How can businesses best manage employee absence given the ongoing effects of the pandemic on both employees' physical and mental health? Read HR consultant Kate Marchant's guide on managing absence in the new normal to learn how to manage absence effectively.
It’s fair to say that all our lives have changed dramatically since March 2020. It’s also the case that each and every one of us will have had a different experience of lockdown. Some people may have been only mildly affected, whereas others will have seen a major impact on their lives by way of job loss, illness, bereavement, and financial worries.
It’s also true that Employers have all had varying experiences of lockdown – dependant on the industry they operate within. Those employers based in the Retail, Hospitality and Travel industries will have had a difference experience to those based in the Banking and Professional Services industries, for instance.
The former have likely been unable to fully operate or not operated at all for prolonged periods during the lockdowns, which has seen their employees furloughed or even made redundant. The latter have pretty much been able to operate as normal – albeit with vast numbers of employees working at home (again, still having a major impact on working and home life as many people have had to juggle work and childcare).
How the pandemic is impacting staff health
When you consider this backdrop, in which so many have experienced upheaval, fear, uncertainty, anxiety, sleeplessness, bereavement, and helplessness, it really is the making of a perfect storm of health issues.
All of this brings a massive challenge for employers in terms of how they manage absence in this new and, in many cases, remote world – and not least because this last 16 months or so has seen a massive increase in mental health issues.
We are also seeing a substantial number of people who are suffering from long COVID, which in itself may well become recognised as a disability under the Equality act, given the long-term effects it can have on people (note that the TUC are calling for long COVID to be fully recognised as a disability and COVID to be classified as an occupational disease).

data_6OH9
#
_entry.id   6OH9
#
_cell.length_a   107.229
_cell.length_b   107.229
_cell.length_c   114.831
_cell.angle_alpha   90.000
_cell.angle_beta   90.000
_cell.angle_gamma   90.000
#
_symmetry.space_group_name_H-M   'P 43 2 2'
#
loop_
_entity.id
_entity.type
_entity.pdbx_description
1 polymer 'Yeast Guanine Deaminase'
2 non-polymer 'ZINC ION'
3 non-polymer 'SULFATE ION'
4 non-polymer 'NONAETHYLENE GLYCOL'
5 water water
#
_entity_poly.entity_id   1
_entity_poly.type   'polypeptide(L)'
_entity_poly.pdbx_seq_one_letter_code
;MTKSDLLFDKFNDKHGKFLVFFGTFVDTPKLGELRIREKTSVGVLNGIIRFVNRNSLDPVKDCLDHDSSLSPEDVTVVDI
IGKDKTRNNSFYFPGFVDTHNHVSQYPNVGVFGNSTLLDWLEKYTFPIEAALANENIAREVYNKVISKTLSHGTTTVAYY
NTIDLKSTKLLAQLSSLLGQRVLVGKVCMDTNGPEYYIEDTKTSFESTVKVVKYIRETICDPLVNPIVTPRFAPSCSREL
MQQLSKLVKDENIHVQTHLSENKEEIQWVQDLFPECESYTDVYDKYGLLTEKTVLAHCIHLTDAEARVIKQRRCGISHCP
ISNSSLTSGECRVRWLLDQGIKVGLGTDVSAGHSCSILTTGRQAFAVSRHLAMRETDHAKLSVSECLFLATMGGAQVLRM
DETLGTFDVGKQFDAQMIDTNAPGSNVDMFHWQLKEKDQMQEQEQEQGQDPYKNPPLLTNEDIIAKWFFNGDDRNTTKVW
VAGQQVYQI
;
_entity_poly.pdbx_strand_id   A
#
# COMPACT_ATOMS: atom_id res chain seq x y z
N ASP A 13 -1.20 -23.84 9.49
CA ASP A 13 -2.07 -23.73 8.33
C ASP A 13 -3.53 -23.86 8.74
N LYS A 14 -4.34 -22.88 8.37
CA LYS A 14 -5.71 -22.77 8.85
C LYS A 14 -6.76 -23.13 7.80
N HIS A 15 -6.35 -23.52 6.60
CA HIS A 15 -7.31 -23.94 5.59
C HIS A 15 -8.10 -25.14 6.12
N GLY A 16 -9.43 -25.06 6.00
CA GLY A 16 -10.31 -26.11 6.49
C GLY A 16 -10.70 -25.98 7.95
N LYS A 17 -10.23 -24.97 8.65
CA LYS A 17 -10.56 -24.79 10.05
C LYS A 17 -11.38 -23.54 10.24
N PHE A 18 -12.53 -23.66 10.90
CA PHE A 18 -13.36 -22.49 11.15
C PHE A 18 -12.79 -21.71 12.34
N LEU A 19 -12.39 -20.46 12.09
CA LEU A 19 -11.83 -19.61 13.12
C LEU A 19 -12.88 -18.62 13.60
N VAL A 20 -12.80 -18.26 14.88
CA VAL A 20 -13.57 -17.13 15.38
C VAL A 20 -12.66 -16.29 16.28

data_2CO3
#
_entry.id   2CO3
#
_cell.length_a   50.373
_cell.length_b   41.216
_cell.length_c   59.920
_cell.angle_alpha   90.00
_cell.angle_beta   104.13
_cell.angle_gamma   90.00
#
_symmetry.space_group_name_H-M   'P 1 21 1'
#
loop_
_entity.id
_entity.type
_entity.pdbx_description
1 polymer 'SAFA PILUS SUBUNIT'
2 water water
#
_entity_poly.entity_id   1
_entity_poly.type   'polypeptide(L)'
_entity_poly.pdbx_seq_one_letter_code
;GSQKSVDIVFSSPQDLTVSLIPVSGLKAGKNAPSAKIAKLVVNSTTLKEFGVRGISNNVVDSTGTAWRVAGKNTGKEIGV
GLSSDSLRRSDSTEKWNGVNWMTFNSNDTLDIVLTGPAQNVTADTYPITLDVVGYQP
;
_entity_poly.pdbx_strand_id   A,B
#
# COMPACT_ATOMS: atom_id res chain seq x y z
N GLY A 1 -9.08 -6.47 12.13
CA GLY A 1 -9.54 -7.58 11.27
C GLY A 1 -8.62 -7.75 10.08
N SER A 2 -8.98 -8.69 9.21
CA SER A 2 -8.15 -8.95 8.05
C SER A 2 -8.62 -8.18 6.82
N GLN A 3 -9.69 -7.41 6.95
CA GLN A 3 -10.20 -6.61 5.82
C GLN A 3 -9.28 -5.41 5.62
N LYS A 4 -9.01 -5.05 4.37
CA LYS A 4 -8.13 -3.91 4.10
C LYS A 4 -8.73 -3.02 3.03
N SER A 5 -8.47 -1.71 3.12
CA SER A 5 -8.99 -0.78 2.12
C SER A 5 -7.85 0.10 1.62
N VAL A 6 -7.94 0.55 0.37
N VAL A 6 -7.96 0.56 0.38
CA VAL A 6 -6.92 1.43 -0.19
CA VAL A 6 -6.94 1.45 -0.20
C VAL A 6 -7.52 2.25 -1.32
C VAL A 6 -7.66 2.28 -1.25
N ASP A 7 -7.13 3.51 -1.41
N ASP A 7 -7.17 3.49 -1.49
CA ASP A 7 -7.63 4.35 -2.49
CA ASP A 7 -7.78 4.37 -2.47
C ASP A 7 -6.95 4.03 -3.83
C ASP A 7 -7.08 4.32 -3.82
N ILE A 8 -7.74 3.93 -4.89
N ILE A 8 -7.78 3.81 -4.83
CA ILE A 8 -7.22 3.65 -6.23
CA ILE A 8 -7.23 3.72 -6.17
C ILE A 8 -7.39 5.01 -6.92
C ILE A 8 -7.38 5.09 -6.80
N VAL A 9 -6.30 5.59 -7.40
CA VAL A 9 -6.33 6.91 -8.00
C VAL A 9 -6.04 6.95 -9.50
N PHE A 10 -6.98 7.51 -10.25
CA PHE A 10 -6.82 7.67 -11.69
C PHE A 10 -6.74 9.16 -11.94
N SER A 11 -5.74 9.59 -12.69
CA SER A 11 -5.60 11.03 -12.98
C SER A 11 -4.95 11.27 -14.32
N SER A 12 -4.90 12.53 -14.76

Tips on managing absence
So, how on earth do Employers manage absence in this new world? Well, in many ways it’s not that much different to the pre-COVID world; however, the approach taken by employers probably needs to be more nuanced and flexible than it was pre-pandemic, given the sheer extent of challenges faced by so many employees.
Here are my tips on managing absence in the new normal:
Review absence policies and procedures
Make sure these have been adapted to accommodate the new normal. Specifically, employers may need to amend the rules around notification of absence if they have a workforce that is based at home and/or a mix of both remote working and office-based working. Whatever the case, it needs to be made clear to employees what is expected around notification.
Consideration needs to be given around how to handle employees who are requested to self-isolate – again, employers need to set out their expectations, for example on whether they wish to see proof of any such requests.
Sick pay disparities
There needs to be clarity about how pay will be affected when employees have been advised or instructed to self-isolate. Of course, employees who can work at home are able to continue as normal and be paid as normal if they are able to work; however, employers who have a mix of frontline and remote workers need to fully consider how they will treat (in terms of pay) those employees who are unable to work at home but are required to self-isolate.